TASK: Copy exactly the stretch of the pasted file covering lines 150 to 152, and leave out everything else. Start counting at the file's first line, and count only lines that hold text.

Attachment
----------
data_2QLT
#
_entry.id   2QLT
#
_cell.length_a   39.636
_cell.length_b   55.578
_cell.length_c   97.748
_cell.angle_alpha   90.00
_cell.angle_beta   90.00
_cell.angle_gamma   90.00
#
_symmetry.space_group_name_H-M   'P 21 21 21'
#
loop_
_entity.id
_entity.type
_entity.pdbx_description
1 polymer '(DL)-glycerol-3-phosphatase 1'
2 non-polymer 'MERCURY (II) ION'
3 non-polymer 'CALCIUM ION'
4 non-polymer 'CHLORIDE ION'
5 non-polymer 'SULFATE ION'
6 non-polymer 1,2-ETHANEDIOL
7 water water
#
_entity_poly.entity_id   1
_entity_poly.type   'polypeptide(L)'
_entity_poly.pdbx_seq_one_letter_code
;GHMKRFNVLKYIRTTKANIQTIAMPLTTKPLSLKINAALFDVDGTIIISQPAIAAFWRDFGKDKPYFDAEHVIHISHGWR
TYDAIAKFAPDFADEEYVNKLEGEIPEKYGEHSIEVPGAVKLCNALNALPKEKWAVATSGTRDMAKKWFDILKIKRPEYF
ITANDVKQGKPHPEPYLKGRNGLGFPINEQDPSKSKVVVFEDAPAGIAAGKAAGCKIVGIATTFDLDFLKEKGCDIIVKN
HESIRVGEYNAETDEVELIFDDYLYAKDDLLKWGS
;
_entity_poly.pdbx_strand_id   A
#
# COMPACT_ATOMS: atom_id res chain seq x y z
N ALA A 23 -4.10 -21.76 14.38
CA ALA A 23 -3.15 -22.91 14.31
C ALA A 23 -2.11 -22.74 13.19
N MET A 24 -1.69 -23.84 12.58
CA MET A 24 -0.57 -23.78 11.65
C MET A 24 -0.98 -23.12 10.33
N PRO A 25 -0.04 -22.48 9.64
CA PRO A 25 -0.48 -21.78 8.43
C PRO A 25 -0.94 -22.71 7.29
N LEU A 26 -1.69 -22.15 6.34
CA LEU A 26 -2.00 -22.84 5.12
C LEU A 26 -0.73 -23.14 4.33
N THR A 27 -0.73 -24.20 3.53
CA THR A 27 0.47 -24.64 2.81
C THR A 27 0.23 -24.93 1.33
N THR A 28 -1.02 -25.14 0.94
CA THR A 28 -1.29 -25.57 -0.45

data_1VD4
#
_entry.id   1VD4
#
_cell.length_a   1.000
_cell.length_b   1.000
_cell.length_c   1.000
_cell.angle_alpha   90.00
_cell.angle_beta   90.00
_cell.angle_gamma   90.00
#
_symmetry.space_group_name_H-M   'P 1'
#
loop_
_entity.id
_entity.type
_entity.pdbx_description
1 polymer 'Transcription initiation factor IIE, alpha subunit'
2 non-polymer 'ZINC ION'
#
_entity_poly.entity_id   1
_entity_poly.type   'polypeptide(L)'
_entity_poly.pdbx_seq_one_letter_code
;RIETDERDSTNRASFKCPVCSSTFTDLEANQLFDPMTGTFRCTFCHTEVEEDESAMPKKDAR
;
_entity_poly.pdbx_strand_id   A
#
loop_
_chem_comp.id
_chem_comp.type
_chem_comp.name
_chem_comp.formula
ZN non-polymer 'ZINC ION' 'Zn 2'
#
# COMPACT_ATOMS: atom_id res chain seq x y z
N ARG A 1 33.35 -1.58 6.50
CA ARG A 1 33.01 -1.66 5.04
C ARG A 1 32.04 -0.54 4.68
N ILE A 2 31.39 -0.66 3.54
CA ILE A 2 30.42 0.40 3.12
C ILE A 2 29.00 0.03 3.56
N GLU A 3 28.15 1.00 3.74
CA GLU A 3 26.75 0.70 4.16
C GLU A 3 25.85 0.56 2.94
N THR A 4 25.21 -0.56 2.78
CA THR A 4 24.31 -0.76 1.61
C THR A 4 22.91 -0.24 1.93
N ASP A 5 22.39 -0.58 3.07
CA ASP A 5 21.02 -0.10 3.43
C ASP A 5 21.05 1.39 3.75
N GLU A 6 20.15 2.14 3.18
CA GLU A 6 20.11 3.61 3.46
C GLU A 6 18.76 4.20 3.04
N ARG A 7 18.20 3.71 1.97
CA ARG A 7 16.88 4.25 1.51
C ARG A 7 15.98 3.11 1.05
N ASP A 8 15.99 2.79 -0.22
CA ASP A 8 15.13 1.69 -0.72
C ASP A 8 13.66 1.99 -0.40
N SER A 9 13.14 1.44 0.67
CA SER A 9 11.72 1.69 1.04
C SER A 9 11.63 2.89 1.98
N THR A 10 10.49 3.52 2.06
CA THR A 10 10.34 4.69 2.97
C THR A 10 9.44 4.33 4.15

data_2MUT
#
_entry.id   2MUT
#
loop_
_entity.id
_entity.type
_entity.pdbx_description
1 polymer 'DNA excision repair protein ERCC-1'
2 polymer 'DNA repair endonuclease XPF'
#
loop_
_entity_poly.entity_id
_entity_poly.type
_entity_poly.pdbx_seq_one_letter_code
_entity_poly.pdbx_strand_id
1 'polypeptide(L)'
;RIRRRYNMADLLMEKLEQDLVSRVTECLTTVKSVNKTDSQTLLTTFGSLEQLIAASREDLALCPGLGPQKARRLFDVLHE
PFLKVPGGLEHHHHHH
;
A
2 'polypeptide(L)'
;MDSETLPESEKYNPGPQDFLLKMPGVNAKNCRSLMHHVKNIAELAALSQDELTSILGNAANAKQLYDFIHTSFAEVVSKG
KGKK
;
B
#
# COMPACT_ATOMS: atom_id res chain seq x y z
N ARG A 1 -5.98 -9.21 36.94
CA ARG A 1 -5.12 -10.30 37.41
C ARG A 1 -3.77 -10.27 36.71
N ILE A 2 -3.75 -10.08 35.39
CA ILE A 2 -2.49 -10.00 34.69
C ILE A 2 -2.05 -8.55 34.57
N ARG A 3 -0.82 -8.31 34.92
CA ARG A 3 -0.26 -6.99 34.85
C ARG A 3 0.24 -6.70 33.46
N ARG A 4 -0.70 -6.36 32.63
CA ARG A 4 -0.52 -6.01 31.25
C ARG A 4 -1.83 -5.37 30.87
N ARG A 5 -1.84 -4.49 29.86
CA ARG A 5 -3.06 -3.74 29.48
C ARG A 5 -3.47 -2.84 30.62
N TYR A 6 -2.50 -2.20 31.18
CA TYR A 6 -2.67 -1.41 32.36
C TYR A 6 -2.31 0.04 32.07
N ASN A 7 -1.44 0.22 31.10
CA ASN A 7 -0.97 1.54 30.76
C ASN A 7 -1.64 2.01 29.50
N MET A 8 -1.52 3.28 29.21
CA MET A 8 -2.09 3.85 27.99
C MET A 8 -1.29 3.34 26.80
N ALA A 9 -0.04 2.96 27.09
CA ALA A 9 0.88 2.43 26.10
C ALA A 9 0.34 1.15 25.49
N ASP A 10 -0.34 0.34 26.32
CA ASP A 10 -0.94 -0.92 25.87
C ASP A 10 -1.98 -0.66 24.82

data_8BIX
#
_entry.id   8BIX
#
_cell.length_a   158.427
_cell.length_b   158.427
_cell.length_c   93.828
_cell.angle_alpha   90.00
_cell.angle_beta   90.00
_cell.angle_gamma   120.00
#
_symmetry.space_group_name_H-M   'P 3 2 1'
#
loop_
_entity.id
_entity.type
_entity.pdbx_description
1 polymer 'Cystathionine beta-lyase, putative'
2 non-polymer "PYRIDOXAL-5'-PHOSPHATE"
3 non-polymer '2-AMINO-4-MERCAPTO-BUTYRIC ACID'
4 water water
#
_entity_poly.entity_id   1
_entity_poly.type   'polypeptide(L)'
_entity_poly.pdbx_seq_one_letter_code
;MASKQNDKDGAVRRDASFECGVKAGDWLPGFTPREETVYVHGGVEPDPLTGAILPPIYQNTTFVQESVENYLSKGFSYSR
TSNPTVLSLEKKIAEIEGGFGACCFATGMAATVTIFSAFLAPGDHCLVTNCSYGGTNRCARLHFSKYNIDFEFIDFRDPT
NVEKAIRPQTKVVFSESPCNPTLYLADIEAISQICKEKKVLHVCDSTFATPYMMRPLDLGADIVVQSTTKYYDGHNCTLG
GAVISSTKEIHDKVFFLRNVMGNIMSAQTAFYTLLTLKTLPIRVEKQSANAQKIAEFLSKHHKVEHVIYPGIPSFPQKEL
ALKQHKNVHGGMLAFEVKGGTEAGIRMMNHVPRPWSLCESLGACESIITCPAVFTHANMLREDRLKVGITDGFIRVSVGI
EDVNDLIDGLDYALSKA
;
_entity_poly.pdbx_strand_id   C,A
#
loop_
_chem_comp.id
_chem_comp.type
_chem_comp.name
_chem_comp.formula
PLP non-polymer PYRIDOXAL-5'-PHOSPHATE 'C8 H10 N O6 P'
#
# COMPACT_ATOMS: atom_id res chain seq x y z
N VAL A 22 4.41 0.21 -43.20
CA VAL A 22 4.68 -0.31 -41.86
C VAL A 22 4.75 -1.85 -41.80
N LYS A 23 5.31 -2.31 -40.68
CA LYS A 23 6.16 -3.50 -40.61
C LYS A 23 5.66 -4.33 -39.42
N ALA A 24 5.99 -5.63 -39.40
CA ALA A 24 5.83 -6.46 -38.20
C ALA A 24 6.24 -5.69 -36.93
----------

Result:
N ILE A 2 -3.75 -10.08 35.39
CA ILE A 2 -2.49 -10.00 34.69
C ILE A 2 -2.05 -8.55 34.57